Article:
In the mid-1400’s, Johannes Gutenberg invented the revolutionary printing press. The entrepreneurial spirit of emerging European capitalism, and the sharp rise of medieval learning and literacy amongst the middle class was intensified by Gutenberg’s invention. Several years later in 1455-56 The Gutenberg Printing Press would announce its first fresh copy of the Gutenberg Bible, an elaborate creation of tremendous importance. Books like the bible and other important texts could now be mass produced and circulated, raising literacy and spearheading a mental enlightenment of sorts. The printing press would, in fact, exacerbate a period of intellectual revolution.
Fast-forward less than 600 years and we face another revolution. If the printing press marked the birth of the bookstore, the e-book is quickly becoming the death of it. On the heels of the news that Borders is filing for bankruptcy as a result of the e-book market, it is a frightening thought that our world might exist one day without bookstores. Not only are e-books and e-readers consuming the lion’s share of the literature market, but online books stores such as Amazon (a giant in its own right) and Books-a-million have made book buying easier than ever. The question remains whether society–neighborhoods and communities–would be better off with or without local bookstores.
I myself have encountered the dilemma. As a seminarian, there is no shortage of required texts—my car has become a library on wheels with books shoved in every crevice and stacked on every seat. Some people carry around a free book or two in case they get stuck waiting somewhere, but I lug around all my books to various study spots and events “just in case”. I don’t own an e-reader (but the thought has crossed my mind on more than one occasion). I do, however, order most of my books online through Amazon. I rarely buy books from a bookstore, but I normally study at my local Barnes and Noble. Though I—like many other students—acknowledge that a Kindle makes life much easier for the avid reader, the consequential loss of bookstores will be more devastating than most people think.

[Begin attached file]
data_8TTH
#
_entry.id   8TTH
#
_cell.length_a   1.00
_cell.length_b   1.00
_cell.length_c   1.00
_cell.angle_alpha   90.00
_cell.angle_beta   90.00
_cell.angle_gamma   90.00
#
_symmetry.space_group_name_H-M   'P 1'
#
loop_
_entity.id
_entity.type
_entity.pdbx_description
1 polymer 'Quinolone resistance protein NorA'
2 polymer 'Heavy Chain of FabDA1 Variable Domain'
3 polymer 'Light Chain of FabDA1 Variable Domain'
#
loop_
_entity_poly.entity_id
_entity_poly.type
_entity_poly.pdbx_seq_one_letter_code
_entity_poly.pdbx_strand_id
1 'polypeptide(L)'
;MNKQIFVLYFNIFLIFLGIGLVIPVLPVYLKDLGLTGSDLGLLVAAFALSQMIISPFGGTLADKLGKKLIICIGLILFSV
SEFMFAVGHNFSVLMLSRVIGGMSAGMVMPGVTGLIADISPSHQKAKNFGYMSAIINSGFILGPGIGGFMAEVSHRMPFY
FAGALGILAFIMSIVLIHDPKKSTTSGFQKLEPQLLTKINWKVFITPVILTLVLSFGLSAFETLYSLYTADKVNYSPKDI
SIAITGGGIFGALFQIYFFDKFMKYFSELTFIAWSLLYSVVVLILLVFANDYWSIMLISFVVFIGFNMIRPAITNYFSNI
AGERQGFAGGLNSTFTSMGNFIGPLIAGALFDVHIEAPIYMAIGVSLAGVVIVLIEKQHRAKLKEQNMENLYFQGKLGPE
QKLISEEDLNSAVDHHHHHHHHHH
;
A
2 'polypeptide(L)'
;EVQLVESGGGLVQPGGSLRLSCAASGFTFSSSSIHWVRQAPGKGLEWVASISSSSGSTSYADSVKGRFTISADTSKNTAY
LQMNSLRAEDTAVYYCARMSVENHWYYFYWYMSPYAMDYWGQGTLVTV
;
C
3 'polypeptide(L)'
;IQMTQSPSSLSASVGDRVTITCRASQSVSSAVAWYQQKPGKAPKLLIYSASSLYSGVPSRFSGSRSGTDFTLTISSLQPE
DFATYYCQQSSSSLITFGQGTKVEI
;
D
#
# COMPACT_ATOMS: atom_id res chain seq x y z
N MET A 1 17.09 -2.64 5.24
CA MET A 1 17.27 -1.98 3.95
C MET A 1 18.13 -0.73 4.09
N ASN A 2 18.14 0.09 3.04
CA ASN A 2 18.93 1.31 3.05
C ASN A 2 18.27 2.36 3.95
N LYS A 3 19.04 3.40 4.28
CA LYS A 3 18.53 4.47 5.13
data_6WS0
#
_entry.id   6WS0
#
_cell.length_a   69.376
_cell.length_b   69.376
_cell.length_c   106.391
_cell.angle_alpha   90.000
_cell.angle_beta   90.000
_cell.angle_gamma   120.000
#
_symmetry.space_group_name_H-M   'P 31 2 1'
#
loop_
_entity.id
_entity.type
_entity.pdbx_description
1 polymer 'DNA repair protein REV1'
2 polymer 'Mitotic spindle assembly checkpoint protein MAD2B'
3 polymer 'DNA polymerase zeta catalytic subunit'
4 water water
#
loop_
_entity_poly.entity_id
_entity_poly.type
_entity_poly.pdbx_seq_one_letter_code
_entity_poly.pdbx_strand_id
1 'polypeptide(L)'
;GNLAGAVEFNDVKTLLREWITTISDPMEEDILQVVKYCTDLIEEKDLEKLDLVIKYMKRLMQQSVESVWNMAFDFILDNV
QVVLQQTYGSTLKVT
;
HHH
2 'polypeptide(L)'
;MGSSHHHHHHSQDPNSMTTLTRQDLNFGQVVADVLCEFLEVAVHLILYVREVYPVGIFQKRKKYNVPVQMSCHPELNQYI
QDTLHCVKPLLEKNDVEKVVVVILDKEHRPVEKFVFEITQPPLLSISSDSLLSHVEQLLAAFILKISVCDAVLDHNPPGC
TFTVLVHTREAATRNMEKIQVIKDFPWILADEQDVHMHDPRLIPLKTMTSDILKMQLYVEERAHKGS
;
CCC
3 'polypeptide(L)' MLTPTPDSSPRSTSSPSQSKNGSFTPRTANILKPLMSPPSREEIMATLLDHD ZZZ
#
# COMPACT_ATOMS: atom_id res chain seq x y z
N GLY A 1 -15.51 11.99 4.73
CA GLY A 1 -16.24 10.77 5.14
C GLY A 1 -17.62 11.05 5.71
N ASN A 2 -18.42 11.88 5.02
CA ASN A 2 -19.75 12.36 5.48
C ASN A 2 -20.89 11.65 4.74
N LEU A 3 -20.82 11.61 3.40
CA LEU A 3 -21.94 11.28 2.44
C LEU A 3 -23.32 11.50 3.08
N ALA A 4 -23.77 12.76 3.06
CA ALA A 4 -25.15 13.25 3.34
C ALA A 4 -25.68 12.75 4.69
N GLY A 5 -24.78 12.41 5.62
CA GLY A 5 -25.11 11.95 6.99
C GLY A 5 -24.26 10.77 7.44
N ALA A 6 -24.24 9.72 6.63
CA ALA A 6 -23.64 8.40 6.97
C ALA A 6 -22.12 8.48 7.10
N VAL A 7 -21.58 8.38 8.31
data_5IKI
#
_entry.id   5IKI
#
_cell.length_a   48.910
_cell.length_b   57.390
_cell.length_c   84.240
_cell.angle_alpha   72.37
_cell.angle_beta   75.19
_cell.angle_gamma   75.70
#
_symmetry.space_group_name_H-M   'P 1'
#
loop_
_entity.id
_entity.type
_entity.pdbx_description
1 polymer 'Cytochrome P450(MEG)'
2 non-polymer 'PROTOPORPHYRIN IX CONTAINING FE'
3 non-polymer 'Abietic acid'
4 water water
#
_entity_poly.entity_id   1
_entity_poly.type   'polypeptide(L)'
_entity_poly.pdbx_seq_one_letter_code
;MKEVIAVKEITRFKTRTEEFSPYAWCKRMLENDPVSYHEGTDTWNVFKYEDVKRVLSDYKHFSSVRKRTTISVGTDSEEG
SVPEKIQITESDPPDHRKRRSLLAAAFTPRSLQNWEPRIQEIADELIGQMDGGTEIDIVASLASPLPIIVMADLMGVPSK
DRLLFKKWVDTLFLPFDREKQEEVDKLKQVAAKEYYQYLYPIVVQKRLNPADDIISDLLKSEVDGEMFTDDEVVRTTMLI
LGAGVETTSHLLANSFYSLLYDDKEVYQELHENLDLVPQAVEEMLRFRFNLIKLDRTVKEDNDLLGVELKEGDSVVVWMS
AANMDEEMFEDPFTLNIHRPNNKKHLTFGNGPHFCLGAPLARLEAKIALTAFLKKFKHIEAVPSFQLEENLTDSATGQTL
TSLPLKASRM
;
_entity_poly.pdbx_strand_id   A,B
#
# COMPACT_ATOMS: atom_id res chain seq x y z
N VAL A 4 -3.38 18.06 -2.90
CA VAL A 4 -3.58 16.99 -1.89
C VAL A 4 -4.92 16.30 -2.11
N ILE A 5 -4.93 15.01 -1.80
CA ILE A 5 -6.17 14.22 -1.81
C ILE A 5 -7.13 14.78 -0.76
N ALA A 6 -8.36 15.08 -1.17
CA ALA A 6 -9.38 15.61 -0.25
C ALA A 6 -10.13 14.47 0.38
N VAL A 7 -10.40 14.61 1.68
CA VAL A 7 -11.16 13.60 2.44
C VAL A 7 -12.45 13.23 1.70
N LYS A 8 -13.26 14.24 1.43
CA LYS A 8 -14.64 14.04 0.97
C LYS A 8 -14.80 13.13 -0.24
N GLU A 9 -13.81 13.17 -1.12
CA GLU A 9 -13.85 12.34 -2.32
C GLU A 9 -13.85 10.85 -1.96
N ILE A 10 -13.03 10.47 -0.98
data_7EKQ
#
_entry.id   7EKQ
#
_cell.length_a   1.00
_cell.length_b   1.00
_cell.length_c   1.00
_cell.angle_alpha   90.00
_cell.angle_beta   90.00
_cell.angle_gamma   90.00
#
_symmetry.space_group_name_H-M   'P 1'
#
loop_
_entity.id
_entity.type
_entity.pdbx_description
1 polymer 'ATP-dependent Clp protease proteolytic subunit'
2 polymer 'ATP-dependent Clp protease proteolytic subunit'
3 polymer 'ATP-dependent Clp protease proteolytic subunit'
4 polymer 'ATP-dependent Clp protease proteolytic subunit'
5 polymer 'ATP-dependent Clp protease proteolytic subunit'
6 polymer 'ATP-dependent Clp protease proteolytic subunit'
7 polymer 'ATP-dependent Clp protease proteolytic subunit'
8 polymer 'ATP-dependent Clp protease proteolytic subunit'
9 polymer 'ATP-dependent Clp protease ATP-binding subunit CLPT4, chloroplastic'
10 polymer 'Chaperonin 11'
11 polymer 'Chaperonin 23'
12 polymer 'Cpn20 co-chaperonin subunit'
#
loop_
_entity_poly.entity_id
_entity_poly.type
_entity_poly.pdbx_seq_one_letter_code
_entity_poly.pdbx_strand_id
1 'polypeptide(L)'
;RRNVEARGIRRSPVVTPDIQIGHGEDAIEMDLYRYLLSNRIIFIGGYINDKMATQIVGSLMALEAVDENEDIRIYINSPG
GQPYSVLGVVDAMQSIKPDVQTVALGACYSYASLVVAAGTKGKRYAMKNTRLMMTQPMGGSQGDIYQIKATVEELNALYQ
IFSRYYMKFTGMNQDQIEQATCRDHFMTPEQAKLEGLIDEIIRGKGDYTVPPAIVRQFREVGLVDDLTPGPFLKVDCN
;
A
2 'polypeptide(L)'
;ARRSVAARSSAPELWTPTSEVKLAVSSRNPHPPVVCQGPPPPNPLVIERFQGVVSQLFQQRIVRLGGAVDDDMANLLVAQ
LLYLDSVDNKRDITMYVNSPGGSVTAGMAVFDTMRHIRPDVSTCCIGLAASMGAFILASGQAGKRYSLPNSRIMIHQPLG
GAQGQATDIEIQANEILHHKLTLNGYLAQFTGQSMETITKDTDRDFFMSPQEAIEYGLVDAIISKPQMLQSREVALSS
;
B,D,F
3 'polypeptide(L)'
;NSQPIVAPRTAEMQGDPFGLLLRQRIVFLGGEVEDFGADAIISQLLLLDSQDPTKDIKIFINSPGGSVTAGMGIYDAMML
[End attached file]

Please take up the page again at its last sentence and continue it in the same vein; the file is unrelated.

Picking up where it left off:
Call me old school, but being in the presence of physical books brings in itself an entirely different experience, one that an e-reader will never be able to attain. I concur with Al Mohler when he writes
The loss of the bookstore will mean more than lost opportunities to sell books, however. For the last two centuries and more, bookstores and bookstalls have been centers for the dissemination of culture and ideas. The merging of the bookstore and the coffee shop brought two complementary cultural spaces together. Books are about ideas, and bookstores offer a rare context for meeting other people interested in ideas.
This is what makes bookstores so necessary to the thought life of many. Bookstores combine the unique elements of thought and discussion, they allow for a survey of multiple opinions in the same setting.
For me, there is a motivational aspect to studying or thinking in a bookstore. Being in the presence of books, of ideas that were (for the most part) thought through by thorough and articulate authors, helps me concentrate. When thinking gets laborious, a bookstore becomes therapeutic.
Obviously, the e-book and e-reader craze will continue and the market will continue to be overwhelmed by online booksellers. More brand name bookstores will struggle to make a profit. I will continue to purchase an exorbitant amount of books via Amazon, and I will continue to spend my study time at local bookstores. Still, with the modern bookstore is facing heavy setbacks, I hope that they’ll be able to weather the storm. The bookstore is a valuable jewel in a treasure chest of common stones in society and the absence of it will be more devastating than anticipated.
Mohler, Albert. “The Marketplace of Ideas – Why Bookstores Matter.” Online.